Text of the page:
Many more going bankrupt
Rise in state filings tied to housing crisis
Bankruptcy filings have surged 22 percent in Massachusetts this year, as more people are unable to afford their rising mortgage payments or refinance their homes to pay bills, according to court filings and bankruptcy attorneys.
Massachusetts filings in US Bankruptcy Court increased to 2,493 between Jan. 1 and March 5, from 2,039 during the same period a year ago. Filings were also up sharply for all of 2007 compared with the previous year, despite a 2005 law change that was intended to reduce the number of bankruptcies.
Lawyers, trustees, and other bankruptcy specialists said the housing crisis is the single biggest reason that personal bankruptcy filings are rising rapidly. They said homeowners with subprime and adjustable-rate mortgages who cannot make their higher payments are resorting to bankruptcy. A decline in housing values has also limited the financial flexibility of homeowners who once were able to tap their home equity to pay off car loans or mounting credit card bills.
"People can't keep their houses because they can't afford the monthly mortgage payments, they can't refinance because there's no equity in the house, and they don't qualify for a loan," said attorney David Madoff, a US Bankruptcy Court trustee in Boston who oversees some 600 cases a year. "More and more people are coming up in front of me and saying, 'I'm surrendering my house to the bank.' "
Homeowners facing foreclosure are filing for bankruptcy protection, known as Chapter 13, because the process freezes a foreclosure proceeding, giving them a chance to save their homes by negotiating mortgage payments with their lender. If an affordable payment plan can be worked out, the borrower resumes paying the mortgage after emerging from bankruptcy. Homeowners who are able to keep their homes under Chapter 13 can protect any equity they have in the home.
People sinking in both mortgage and credit card debt tend to file Chapter 7 bankruptcy, which means they agree to liquidate their assets to pay off their debts. This process allows people who are deep in debt to simply walk away from large credit card bills or abandon a house in foreclosure.
Michael Feinman, a bankruptcy lawyer in Andover, said the sluggish economy and fear of job loss are pushing more indebted homeowners into the courts. "In a good economy, bankruptcy is a last alternative. In an economy like we have now, it's often the only alternative," he said.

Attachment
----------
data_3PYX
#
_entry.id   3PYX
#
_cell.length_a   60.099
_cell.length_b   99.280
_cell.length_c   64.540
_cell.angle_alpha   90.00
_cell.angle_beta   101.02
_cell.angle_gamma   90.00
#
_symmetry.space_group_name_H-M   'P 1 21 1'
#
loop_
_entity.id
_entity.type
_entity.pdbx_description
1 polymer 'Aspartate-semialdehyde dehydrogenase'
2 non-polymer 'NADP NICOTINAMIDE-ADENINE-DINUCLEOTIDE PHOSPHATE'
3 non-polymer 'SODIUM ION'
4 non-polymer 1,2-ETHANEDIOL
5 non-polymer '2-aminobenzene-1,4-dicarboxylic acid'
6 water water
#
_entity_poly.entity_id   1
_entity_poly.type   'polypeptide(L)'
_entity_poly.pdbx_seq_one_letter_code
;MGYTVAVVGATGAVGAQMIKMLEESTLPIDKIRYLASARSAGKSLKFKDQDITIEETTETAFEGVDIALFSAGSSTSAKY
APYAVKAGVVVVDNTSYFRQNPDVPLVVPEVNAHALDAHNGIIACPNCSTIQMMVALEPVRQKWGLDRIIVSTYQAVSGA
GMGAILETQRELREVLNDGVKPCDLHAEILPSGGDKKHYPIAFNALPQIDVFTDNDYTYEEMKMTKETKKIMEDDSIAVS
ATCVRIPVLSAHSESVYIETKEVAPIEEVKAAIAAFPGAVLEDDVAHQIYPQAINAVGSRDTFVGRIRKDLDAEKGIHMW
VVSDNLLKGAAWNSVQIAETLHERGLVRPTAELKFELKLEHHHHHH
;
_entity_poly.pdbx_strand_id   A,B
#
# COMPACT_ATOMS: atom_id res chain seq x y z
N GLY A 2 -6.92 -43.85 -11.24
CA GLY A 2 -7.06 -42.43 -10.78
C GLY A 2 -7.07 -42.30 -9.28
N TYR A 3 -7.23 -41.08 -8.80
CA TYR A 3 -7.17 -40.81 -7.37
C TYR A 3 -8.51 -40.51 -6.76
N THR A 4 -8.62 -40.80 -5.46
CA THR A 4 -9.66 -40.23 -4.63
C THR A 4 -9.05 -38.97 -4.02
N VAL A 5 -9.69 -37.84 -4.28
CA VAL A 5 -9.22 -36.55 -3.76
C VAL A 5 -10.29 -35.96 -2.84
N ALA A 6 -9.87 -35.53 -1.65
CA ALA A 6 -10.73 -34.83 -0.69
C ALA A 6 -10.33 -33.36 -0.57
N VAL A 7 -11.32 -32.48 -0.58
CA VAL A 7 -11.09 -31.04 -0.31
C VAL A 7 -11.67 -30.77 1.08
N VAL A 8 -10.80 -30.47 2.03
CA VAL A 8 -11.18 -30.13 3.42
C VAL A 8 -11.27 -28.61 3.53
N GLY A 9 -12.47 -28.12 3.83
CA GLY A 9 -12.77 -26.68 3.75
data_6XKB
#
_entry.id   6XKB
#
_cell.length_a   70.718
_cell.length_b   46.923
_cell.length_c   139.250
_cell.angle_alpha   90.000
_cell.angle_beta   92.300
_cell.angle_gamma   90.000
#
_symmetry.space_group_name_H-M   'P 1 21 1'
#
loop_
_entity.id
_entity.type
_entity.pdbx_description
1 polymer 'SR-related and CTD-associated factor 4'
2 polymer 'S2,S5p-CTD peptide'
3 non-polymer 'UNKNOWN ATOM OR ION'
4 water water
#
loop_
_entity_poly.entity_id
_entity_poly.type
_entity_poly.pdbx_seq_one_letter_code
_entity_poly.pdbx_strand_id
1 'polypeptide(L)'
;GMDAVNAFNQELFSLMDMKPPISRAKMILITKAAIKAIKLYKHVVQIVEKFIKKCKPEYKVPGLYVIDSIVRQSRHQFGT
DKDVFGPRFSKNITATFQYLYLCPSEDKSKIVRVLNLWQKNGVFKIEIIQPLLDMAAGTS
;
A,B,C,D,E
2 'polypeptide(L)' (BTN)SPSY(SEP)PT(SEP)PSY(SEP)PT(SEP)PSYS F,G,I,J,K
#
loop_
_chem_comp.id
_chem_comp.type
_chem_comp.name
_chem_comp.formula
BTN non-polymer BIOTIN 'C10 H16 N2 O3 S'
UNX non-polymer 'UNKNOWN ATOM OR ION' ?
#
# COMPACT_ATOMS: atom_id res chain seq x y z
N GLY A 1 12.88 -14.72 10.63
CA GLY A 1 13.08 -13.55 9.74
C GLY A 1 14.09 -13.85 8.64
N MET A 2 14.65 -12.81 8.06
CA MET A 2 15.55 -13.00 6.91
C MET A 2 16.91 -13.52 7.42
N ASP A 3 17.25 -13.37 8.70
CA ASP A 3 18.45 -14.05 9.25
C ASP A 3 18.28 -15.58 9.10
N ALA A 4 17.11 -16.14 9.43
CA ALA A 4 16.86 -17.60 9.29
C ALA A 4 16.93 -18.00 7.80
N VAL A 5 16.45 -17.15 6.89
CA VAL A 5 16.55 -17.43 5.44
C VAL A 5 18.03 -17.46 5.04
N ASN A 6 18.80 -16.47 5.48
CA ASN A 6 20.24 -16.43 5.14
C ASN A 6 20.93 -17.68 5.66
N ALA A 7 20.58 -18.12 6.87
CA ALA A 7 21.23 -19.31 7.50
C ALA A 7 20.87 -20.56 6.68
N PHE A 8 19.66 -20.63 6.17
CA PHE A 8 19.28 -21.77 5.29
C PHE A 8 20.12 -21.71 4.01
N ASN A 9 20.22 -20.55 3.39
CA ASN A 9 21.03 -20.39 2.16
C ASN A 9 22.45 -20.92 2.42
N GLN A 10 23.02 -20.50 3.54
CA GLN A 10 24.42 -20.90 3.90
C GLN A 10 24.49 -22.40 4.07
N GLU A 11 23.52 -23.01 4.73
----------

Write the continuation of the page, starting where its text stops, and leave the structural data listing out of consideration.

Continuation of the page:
A flood of interest rate resets on adjustable mortgages triggered a record number of foreclosure filings by lenders against the state's homeowners last year. Lenders also seized 7,653 homes from Massachusetts borrowers - more than double 2006 seizures.
Nathan Maingi filed for Chapter 13 bankruptcy protection last year to try to save his two-story house in Gardner. A recent immigrant from Kenya, Maingi fell behind after a divorce. To comply with a court order to remove his ex-wife from ownership of their home, he refinanced their fixed-rate mortgage into a subprime mortgage that he later learned he could not afford.
His monthly payments rose, eventually hitting $2,600, compared with $1,200 on the original, fixed-rate loan. He was also laid off from his state government job.
Maingi tried to sell the house but failed and eventually converted his filing to a Chapter 7 to liquidate his assets. He abandoned the house and moved to St. Petersburg, Fla. "I really did not want to go into bankruptcy, but it was like sliding downhill, and I couldn't stop myself," Maingi said.
In Massachusetts, lenders are free to seize a borrower's home without court approval, said Nadine Cohen, senior lawyer for Greater Boston Legal Services. Chapter 13 is particularly appealing in Massachusetts because bankruptcy is a refuge for homeowners seeking leverage in dealing with their lenders, she said.
"We will get calls from people who have foreclosure sales scheduled for the next day, the next week. The only thing we can tell them is that if they're eligible to file for bankruptcy, they should consider that as a way to stop the foreclosure," Cohen said.
The bankruptcy courts are undergoing a period of adjustment after a 2005 law change, which made it more difficult and expensive to file. In anticipation of the change, which became effective in October 2005, individuals rushed to file bankruptcy nationwide. Massachusetts bankruptcy filings surged to 26,714 in 2005, according to US Bankruptcy Court. Prior to the law change, filings averaged fewer than 18,000 per year.
In the aftermath of the 2005 rush, there were far fewer filings in 2006. The number of filings accelerated in 2007, to 13,255, translating to a 65 percent increase over the previous year.
A breakdown of individual and business filings was not available for 2007, but most are individual filings, with a few hundred submitted each year by companies. Chapter 7 filings increased by 63 percent to 8,843 in 2007, while Chapter 13 filings rose 70 percent to 4,280 filings.
With house values still in decline, said Jack Williams, a scholar at the American Bankruptcy Institute, bankruptcy courts will be busy again in 2008.
"It's going to be a lot worse before it gets any better," he said.